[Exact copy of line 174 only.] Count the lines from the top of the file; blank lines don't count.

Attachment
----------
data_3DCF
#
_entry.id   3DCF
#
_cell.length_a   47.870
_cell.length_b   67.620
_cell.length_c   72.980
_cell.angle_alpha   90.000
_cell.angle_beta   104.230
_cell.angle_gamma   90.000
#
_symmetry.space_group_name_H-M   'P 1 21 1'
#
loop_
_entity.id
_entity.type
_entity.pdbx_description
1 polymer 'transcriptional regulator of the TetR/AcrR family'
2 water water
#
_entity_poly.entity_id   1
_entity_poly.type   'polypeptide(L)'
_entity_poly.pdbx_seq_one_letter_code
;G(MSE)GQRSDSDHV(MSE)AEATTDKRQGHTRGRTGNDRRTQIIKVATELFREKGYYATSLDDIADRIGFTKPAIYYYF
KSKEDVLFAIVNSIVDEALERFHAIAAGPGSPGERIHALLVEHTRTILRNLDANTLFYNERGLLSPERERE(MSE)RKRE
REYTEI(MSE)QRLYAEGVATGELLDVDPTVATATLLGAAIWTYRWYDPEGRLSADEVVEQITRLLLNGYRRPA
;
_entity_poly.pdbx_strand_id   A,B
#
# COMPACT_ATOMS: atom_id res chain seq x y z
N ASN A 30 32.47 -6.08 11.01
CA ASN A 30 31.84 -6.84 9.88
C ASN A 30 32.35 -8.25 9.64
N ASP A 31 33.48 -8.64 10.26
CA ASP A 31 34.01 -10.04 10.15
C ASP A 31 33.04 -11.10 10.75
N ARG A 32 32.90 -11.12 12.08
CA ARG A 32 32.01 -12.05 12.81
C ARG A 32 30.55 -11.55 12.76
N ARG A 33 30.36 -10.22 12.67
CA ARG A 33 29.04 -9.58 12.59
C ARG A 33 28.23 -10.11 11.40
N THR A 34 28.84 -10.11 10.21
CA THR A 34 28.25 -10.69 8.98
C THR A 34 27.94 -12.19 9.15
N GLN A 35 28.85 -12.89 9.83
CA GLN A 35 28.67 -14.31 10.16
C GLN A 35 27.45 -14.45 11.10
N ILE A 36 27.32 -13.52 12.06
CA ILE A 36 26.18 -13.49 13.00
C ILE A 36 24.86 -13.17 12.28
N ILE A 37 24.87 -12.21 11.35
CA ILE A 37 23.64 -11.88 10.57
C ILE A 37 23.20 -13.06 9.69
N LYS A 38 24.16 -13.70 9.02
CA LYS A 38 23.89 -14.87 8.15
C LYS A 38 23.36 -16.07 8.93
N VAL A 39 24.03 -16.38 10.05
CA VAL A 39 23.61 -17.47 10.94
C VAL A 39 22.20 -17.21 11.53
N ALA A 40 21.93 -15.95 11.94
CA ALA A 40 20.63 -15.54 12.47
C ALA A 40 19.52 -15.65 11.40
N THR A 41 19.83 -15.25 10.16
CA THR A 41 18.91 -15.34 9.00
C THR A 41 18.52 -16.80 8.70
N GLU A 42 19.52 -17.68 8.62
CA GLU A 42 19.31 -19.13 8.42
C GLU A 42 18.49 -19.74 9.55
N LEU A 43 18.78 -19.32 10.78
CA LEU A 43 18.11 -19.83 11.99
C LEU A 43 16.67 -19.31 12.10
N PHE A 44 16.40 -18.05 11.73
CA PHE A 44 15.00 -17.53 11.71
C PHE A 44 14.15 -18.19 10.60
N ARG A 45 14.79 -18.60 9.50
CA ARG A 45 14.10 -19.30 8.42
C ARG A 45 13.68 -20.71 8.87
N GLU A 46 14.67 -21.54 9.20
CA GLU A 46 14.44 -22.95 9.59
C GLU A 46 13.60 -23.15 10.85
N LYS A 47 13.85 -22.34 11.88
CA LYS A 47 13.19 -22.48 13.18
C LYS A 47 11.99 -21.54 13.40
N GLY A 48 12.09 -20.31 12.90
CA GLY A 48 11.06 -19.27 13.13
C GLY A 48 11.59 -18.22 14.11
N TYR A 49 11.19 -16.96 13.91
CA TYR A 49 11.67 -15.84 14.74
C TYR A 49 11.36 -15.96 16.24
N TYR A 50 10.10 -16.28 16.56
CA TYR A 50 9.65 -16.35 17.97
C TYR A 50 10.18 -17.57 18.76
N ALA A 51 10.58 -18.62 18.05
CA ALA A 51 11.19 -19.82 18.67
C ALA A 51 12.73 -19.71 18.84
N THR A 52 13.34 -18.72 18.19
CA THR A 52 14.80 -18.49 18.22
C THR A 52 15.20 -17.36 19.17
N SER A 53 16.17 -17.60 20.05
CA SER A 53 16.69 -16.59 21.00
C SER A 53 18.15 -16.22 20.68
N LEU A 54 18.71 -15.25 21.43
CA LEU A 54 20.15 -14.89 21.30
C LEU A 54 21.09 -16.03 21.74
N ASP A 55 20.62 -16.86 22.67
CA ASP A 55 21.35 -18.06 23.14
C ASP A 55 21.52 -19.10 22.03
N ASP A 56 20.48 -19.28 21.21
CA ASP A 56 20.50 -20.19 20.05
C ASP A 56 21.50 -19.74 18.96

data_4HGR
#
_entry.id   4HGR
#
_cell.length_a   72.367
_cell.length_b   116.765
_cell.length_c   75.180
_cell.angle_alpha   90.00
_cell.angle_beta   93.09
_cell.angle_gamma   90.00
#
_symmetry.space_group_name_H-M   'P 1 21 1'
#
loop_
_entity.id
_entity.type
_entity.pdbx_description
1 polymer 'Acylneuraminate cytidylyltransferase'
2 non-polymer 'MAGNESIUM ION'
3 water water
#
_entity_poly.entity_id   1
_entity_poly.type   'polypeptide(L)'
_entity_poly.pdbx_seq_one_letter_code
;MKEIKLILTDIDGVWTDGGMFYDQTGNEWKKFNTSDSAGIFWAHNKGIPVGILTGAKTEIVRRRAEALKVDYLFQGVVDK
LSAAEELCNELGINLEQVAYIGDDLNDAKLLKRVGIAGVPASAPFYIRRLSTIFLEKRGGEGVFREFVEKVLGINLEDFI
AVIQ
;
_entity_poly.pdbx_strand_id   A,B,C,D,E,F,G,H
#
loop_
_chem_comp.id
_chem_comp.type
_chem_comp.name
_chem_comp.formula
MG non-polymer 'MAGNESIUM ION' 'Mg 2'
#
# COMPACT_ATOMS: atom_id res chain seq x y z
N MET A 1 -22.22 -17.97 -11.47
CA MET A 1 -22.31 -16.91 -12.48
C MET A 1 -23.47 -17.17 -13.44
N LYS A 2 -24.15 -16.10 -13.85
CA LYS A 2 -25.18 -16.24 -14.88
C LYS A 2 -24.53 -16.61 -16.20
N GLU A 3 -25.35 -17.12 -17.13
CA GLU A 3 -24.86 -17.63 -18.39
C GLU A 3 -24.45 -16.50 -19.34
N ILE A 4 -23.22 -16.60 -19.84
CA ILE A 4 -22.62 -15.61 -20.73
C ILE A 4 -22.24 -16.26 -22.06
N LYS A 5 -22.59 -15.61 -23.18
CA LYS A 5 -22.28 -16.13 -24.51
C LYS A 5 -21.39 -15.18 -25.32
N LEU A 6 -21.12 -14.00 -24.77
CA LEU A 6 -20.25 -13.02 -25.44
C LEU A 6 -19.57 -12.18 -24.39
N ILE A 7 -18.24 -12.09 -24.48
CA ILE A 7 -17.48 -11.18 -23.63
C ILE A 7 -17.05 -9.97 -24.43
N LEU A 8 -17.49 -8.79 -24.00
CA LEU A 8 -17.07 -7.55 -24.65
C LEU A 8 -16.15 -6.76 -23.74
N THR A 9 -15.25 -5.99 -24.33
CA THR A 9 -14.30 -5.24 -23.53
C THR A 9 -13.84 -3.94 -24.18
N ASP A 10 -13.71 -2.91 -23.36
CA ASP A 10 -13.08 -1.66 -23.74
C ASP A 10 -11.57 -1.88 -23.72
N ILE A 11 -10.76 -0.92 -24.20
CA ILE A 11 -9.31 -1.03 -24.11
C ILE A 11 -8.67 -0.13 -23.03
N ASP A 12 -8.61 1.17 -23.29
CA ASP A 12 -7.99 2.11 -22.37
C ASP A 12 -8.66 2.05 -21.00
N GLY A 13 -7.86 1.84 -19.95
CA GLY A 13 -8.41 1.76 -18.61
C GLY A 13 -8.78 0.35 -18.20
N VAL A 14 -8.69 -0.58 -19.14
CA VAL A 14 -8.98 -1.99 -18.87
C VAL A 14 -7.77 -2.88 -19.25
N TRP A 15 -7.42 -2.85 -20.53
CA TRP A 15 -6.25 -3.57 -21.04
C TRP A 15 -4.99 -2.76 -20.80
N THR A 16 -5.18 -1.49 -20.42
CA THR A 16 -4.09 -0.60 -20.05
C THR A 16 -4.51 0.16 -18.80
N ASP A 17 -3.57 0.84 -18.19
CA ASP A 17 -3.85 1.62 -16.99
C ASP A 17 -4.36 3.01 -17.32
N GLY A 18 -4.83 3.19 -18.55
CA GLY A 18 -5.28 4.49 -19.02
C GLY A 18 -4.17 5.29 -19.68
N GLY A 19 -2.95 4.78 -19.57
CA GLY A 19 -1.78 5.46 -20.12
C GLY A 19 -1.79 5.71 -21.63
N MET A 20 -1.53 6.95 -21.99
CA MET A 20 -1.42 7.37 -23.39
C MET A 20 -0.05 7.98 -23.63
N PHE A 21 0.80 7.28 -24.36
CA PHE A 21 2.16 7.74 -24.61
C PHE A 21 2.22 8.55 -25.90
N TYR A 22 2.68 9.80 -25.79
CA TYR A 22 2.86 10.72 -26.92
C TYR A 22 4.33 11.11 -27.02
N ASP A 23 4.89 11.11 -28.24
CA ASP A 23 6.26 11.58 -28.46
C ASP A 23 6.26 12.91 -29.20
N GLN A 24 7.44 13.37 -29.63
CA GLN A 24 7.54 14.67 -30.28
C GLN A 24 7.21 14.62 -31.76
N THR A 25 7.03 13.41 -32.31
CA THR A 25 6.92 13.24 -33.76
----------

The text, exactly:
N THR A 9 -15.25 -5.99 -24.33